Howard Kamin­sky, pub­lisher with a best-seller sense, dies

Miami Herald - - FRONT PAGE -

Howard Kamin­sky, who honed his in­stincts for pub­lish­ing com­mer­cially suc­cess­ful books at scrappy Warner Books and par­layed that sense into high-level po­si­tions at Ran­dom House and Hearst, died Aug. 26 in New York. Kamin­sky, whose au­thors in­cluded Richard M. Nixon and Don­ald Trump, was 77.

His daugh­ter Jes­sica Kamin­sky said the cause was a heart at­tack.

Brash and witty, Kamin­sky de­vel­oped his rep­u­ta­tion at Warner with best sellers like Never-Say-Diet (1980), by Richard Sim­mons; Me­ga­trends (1982), by John Nais­bitt; se­quels to The Happy Hooker, by the for­mer madam Xaviera Hol­lan­der; pot­boiler fic­tion by An­drew Gree­ley, a Ro­man Catholic priest; the pa­per­back edi­tion of Ju­dith Krantz’s Scru­ples; and nov­els by Nel­son DeMille.

But his best-known deal was cer­tainly the one that Warner made with a re­cently dis­graced for­mer pres­i­dent: Barely six weeks af­ter Nixon re­signed in 1974, Kamin­sky signed him to an es­ti­mated $2.5 mil­lion deal to write his mem­oirs.

Warner sub­se­quently sold the hard­cover rights to Gros­set & Dun­lap, which pub- lished RN: The Mem­oirs of Richard Nixon in 1978.

Lau­rence Kir­sh­baum, who worked at Warner in the 1970s and 80s, said in a tele­phone in­ter­view that Kamin­sky had been an en­tre­pre­neur­ial, risk-tak­ing ex­ec­u­tive as the com­pany grew quickly from a mass-market pub­lisher of genre pa­per­backs to one that also com­peted heav­ily to sign ma­jor hard­cov­ers.

“Phys­i­cally, Howard was a lit­tle guy,” said Kir­sh­baum, a long­time pub­lish­ing ex­ec­u­tive who is now an agent. “And he loved be­ing an icon­o­clast who didn’t care about cor­po­rate pol­i­tics.”

He re­called Kamin­sky danc­ing with the ebul­lient Sim­mons in the pub­lisher’s of­fice, “frol­ick­ing” with Nor­man Mailer in a pool at a sales con­fer­ence and schmooz­ing with Nixon at a book party.

Kamin­sky was lured to Ran­dom House in 1984 and named pub­lisher and chief ex­ec­u­tive of its trade depart­ment — a sig­nif­i­cantly larger but more se­date realm than the one he was run­ning at Warner. Ran­dom House had hard­cover im­prints like Al­fred A. Knopf and Pan­theon Books and pub­lished Ballantine pa­per­backs.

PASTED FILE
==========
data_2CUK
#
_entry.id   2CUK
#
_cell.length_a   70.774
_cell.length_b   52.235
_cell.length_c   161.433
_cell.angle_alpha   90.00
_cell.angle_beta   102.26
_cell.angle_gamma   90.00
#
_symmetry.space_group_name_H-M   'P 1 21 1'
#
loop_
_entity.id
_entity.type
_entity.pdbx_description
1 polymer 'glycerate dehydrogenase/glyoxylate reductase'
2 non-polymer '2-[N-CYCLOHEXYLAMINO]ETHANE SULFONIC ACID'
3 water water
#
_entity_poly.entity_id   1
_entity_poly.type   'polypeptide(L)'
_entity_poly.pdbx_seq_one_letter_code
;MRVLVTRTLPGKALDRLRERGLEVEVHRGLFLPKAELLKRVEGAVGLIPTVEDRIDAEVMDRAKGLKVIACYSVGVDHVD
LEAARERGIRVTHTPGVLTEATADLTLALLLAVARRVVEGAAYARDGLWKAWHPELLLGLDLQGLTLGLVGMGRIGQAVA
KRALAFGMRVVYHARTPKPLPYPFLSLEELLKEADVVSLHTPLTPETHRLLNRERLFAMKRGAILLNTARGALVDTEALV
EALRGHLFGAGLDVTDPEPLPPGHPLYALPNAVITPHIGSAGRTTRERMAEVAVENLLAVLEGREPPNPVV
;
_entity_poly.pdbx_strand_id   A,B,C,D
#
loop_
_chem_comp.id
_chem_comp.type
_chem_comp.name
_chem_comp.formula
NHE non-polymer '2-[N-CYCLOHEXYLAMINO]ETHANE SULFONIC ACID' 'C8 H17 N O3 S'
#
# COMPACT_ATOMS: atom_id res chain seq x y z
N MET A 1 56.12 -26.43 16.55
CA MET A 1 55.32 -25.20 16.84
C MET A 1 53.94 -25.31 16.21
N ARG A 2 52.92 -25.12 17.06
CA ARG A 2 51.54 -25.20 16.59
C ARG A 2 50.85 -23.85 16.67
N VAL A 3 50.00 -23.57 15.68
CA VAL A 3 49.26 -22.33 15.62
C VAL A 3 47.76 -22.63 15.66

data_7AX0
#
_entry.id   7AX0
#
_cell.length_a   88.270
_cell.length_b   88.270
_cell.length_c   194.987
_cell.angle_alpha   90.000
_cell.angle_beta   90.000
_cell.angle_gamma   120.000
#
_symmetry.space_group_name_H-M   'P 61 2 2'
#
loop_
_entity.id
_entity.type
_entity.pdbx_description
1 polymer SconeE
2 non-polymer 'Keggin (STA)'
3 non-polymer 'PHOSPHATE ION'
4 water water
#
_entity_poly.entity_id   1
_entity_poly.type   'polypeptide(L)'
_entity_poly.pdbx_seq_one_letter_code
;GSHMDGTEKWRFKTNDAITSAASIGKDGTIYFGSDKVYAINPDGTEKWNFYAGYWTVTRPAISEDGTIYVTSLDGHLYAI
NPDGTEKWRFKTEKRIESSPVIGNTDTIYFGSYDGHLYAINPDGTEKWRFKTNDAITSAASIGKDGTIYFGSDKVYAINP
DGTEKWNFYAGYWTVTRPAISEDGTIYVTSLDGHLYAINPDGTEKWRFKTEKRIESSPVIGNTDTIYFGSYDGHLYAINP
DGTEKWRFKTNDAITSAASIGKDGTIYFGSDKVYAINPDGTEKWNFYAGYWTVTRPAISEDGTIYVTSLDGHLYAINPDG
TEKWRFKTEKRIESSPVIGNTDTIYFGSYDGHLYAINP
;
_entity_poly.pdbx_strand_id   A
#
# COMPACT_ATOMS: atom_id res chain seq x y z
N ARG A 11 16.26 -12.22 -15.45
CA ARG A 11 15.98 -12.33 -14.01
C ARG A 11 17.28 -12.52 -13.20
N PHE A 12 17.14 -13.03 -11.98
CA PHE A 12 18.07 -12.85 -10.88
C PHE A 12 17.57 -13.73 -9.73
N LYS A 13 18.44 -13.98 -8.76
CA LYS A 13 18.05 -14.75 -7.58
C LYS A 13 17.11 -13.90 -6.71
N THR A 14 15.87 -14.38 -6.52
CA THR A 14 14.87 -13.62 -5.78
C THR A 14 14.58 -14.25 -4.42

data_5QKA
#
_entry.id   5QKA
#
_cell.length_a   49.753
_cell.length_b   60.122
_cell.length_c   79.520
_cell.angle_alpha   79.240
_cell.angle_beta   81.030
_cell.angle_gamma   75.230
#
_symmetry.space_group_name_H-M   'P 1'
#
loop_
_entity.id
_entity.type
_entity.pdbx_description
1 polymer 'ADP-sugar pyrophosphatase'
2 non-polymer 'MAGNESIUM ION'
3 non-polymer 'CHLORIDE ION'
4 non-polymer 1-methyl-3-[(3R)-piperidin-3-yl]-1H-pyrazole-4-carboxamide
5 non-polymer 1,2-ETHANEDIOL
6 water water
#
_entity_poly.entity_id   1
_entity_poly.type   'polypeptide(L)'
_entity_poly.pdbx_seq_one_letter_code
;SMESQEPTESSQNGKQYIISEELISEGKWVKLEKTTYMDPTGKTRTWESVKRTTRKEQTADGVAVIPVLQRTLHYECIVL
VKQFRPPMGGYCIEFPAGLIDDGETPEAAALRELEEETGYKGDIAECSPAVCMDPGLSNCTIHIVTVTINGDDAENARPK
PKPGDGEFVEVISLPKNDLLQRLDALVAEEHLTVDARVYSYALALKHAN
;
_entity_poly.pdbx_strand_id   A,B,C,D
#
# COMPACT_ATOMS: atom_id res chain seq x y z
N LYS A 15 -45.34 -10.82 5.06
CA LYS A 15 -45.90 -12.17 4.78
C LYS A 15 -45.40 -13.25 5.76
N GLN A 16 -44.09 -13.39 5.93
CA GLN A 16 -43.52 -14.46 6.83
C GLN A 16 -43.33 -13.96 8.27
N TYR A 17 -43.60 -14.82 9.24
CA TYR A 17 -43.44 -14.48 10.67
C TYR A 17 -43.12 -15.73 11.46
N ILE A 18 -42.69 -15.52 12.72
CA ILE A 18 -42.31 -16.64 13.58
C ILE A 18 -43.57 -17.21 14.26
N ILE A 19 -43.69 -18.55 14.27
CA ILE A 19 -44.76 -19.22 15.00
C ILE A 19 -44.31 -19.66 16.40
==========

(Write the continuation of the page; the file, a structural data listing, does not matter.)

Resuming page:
“We have had many com­mer­cial best sellers, of course, but this adds an­other firstrate edi­to­rial mind,” Robert Bern­stein, Ran­dom House’s chair­man, pres­i­dent and chief ex­ec­u­tive, said at the time of Kamin­sky’s hir­ing.

One of the books Ran­dom House pub­lished dur­ing Kamin­sky’s ten­ure was The Art of the Deal (1987), Trump’s ac­count (ghost­writ­ten by Tony Schwartz) of his rise as a real es­tate de­vel­oper. In pur­suit of the com­pany’s deal with Trump, ac­cord­ing to The New Yorker, Kamin­sky pro­duced a mock-up cover with large gold block let­ter­ing, which pleased Trump but prompted him to make one sug­ges­tion: “Please make my name much big­ger.”

Kamin­sky came to be un­happy about hav­ing pub­lished Trump’s book, his daugh­ter said. And when its se­quel, Surviving at the Top, was pub­lished three years later, he told The Wash­ing­ton Post: “A lot of the yup­pies that bought the first book were look­ing at Trump as, per­ish the thought, an icon. Now they prob­a­bly don’t have jobs or can’t af­ford to buy the book.”

Kamin­sky’s time at Ran­dom House was not long. He was ousted af­ter three years by Bern­stein, who cited man­age­ment dif­fer­ences. On the day of his dis­missal, Kamin­sky boasted that his depart­ment “will have the big­gest year in its his­tory.”

Kamin­sky would later say that he and Bern­stein had kept dis­agree­ing on strat­egy. He told Busi­ness Week that the sit­u­a­tion be­tween them had be­come like a “com­post heap: If it gen­er­ates enough heat, it’ll catch fire.”

But he re­cov­ered quickly. Two months later he was hired by the Hearst’s trade book group, which in­cluded Wil­liam Mor­row and Avon Books. But by 1994 the unit had hit a down­turn, and some of its top writ­ers, like David Hal­ber­stam and Ken Fol­lett, had left. Kamin­sky re­signed to take care of his wife, Su­san Kamin­sky, who had been found to have non-Hodgkin’s lym­phoma.

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